5 Tips For Setting Up Your Deer Blind

Consider location, wind direction, ability to read the trails, concealment and timing when setting up a deer blind.

Setting up a deer blind is one of the most important aspects of deer hunting. Many hunts have hinged on doing this task correctly. A successful hunt is more likely if the hunter will take into consideration a few tips, proven time after time to work.

If the blind is not a ground blind then the hunter should consider all trails a deer may take to arrive at that particular area and consider the range of eyesight for an average deer. The height of the blind must be high enough for all trails, because if they are not, the blind may be in the direct path of the deer's eyesight. A hunter does not want to take the chance of that trophy buck seeing him when all he had to do was raise his blind to the point where the blind is out of eyesight from all trails.

The next factor to consider is the wind direction. Deer have an excellent sense of smell, so with this in mind, the hunter should set the blind downwind from the direction he predicts the deer to come from. Blinds are best set downwind of the smaller trails, because these smaller trails are the ones that larger bucks use. Another place that is usually productive is downwind of where trails intersect.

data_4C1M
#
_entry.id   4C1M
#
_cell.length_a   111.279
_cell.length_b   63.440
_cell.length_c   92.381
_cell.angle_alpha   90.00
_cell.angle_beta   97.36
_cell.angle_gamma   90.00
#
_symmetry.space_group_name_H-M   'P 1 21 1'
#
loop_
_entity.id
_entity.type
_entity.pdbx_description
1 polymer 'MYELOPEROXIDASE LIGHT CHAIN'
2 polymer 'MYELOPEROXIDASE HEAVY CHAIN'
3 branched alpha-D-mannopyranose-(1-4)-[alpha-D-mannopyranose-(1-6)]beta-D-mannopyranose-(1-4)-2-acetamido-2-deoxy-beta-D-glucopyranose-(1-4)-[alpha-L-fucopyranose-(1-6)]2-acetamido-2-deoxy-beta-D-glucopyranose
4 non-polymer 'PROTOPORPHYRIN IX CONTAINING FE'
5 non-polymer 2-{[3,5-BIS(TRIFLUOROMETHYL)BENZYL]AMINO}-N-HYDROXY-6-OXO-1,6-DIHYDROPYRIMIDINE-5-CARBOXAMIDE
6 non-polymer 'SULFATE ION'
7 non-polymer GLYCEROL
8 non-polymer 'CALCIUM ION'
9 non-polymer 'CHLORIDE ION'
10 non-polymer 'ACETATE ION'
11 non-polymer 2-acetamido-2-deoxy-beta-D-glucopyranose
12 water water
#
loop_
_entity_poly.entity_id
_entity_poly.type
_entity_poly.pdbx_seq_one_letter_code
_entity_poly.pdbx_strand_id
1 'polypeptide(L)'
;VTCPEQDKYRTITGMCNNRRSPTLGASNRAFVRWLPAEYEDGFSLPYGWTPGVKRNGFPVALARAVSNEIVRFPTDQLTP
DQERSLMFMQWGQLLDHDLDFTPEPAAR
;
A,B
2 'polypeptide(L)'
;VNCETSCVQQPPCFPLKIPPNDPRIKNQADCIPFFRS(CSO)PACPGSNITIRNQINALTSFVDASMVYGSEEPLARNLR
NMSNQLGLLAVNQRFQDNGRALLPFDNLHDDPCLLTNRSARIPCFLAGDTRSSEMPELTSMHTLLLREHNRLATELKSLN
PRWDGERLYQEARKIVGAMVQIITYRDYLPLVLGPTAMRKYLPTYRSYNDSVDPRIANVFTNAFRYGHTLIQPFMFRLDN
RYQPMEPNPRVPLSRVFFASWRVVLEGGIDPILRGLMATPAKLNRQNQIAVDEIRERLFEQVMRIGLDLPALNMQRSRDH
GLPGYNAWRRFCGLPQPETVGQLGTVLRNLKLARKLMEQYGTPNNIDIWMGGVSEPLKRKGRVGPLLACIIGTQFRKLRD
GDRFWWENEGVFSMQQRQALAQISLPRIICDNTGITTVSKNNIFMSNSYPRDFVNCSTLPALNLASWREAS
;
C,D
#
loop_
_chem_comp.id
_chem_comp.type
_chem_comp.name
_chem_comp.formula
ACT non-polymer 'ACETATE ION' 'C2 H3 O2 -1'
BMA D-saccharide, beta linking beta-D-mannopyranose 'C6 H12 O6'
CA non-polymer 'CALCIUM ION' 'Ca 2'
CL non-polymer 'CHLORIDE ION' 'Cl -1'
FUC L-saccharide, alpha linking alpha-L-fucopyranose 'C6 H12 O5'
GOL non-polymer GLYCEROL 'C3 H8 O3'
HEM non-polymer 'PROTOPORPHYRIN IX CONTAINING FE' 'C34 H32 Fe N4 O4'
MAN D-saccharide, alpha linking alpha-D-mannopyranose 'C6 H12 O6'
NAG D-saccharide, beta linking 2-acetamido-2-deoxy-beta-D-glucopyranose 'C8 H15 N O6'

Being able to read the deer tracks on the trails is important when setting up a blind. If the deer are not there, then the odds of them showing up on hunting day are very slim. When leaves are falling, it may be necessary to rake about 10 yards of the trail to enable the hunter the ability to see the tracks.

Consider concealment when setting up a deer blind. With this in mind, use a deer blind in conjunction with its surroundings. Different types of trees and bushes can offer excellent concealment for a deer blind. Using the surroundings to conceal the deer blind often makes the blind appear as part of the scenery to the deer as it approaches.

One last tip would be to consider the best time to set the deer blind up. The blind should be set up well in advance of the opening of deer season. The earlier blind can be set up the better because the deer will have more time to get used to the blind being in its location. When setting up the blind, attaching several white rags to it can prove to be valuable. The wind blowing the rags around will help the deer become accustomed to movement coming from the direction of the blind and they will not spook so easy when the hunter is actually in the deer blind.

Consider location, wind direction, ability to read the trails, concealment and timing when setting up a deer blind. With all these tips taken seriously, the deer hunter will have a better chance at getting a shot off, or at least getting to see a deer. Remember to take your time, plan and shoot straight should that big buck walk into your sights.

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